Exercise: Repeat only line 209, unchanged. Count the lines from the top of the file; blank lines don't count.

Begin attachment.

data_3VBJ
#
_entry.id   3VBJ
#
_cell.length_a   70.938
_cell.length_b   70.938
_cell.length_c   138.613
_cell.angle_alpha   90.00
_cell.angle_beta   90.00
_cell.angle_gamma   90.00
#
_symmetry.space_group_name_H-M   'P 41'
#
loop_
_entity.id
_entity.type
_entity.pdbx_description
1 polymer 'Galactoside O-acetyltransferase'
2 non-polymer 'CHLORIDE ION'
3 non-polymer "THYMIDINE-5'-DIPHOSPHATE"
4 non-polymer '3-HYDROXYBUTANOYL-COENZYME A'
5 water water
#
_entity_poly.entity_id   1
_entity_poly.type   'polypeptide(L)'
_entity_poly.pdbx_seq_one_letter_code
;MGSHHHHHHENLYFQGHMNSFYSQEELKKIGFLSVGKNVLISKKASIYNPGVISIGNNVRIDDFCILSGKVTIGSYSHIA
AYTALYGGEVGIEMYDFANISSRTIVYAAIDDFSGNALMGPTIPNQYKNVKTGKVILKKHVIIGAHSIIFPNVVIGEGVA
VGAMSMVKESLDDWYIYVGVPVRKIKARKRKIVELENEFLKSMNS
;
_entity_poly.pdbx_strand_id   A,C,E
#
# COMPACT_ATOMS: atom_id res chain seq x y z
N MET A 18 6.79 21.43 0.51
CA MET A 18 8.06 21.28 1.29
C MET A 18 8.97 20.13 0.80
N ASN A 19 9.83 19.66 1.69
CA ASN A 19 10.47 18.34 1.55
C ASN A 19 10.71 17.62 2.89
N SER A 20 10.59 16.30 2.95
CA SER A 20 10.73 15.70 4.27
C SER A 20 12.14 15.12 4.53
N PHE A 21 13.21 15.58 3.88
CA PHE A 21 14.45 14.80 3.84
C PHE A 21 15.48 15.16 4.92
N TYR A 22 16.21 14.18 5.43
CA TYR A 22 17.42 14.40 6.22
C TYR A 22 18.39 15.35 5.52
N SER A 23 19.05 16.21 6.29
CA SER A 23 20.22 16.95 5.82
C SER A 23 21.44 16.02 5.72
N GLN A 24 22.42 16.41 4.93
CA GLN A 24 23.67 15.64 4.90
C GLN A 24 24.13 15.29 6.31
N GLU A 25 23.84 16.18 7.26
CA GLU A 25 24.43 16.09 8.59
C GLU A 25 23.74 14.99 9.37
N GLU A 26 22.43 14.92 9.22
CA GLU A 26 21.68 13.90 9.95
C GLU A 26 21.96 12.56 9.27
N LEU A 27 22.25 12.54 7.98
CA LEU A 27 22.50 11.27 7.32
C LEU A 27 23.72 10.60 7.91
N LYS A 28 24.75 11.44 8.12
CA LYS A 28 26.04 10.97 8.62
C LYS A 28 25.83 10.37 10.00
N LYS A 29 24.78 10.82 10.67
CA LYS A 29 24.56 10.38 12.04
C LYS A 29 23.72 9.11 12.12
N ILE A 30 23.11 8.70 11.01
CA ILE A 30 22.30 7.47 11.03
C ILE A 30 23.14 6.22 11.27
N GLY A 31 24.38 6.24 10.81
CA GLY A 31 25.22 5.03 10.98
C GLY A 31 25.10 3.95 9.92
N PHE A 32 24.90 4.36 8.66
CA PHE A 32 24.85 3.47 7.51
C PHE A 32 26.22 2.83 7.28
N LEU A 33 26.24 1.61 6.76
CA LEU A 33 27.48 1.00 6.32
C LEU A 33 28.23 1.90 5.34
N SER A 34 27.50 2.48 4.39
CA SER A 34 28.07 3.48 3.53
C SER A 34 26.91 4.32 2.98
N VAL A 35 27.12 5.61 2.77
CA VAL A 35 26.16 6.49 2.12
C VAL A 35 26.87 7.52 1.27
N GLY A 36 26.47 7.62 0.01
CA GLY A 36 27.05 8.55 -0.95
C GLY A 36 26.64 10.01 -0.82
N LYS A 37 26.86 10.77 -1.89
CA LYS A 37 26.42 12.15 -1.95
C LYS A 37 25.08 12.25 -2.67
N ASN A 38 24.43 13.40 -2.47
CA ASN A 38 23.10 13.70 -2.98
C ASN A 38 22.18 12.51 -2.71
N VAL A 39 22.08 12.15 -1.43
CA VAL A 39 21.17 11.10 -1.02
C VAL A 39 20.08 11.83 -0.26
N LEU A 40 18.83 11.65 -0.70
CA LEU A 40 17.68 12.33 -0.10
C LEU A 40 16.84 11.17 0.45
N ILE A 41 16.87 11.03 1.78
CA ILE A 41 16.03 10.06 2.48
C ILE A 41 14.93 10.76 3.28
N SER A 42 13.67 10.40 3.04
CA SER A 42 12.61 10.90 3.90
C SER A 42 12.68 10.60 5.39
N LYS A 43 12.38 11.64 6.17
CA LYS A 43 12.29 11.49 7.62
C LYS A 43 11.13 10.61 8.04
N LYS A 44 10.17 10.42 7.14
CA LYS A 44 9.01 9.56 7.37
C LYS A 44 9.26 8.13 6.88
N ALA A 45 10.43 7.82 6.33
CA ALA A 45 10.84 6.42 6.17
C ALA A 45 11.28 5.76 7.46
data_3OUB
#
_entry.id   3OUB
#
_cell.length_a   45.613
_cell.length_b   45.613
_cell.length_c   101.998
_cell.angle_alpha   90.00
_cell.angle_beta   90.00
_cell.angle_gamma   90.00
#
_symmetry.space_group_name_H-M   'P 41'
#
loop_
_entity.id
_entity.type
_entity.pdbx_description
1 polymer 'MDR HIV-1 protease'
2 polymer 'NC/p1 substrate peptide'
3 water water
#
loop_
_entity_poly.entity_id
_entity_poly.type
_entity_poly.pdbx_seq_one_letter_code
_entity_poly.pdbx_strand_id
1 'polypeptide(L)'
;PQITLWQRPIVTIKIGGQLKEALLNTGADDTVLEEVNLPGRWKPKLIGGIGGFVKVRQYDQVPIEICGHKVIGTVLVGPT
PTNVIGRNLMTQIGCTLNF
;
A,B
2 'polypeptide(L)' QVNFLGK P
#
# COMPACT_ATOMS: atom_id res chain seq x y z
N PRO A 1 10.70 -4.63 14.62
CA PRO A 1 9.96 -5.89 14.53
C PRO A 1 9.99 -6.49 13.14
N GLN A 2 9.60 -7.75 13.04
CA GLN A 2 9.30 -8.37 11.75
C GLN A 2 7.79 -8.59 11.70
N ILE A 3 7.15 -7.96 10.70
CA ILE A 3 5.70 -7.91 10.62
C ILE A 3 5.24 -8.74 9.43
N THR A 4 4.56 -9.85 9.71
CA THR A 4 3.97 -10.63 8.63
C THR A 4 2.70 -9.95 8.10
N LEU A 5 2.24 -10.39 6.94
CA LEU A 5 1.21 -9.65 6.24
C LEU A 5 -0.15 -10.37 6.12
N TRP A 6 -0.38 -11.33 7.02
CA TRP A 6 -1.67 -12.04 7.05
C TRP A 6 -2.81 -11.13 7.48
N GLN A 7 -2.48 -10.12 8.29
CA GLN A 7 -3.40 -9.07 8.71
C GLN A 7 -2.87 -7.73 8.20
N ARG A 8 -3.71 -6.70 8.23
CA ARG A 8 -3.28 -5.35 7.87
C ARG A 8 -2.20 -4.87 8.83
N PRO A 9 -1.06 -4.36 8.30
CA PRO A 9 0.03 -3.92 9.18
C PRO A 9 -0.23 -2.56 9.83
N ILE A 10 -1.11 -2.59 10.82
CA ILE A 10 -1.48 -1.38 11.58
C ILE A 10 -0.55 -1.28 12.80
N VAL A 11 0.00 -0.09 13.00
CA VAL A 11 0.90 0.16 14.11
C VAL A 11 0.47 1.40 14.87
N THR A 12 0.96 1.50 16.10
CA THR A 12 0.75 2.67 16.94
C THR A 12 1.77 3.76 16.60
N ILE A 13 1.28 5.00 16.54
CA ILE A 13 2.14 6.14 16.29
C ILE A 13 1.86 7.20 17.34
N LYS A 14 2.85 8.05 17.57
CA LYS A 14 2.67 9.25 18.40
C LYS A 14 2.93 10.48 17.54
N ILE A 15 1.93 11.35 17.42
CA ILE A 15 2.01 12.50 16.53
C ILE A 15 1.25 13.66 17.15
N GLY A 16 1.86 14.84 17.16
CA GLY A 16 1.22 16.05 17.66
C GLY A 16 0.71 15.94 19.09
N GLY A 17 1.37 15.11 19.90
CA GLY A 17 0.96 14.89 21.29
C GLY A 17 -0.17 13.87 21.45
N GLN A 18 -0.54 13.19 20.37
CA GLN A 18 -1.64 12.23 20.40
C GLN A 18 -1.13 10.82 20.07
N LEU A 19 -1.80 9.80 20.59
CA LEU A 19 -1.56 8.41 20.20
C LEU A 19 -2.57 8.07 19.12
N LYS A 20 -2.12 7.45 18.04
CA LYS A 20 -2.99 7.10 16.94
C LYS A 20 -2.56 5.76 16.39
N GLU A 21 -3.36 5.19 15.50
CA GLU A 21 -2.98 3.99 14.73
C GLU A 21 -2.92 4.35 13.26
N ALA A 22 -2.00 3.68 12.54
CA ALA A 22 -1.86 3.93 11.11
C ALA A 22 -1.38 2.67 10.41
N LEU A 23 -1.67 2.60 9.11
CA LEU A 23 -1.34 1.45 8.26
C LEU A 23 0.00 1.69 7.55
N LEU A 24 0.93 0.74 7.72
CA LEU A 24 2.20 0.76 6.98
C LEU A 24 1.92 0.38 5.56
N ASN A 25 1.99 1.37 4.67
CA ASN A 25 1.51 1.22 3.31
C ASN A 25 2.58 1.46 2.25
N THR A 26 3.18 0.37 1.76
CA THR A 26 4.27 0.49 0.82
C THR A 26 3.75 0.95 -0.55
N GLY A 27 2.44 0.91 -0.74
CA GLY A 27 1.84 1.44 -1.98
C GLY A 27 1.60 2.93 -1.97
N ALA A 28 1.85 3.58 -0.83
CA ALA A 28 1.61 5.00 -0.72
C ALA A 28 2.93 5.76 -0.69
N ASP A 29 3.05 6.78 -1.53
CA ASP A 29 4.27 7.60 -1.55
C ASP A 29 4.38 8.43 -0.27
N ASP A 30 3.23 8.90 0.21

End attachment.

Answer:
N LYS A 20 -2.12 7.45 18.04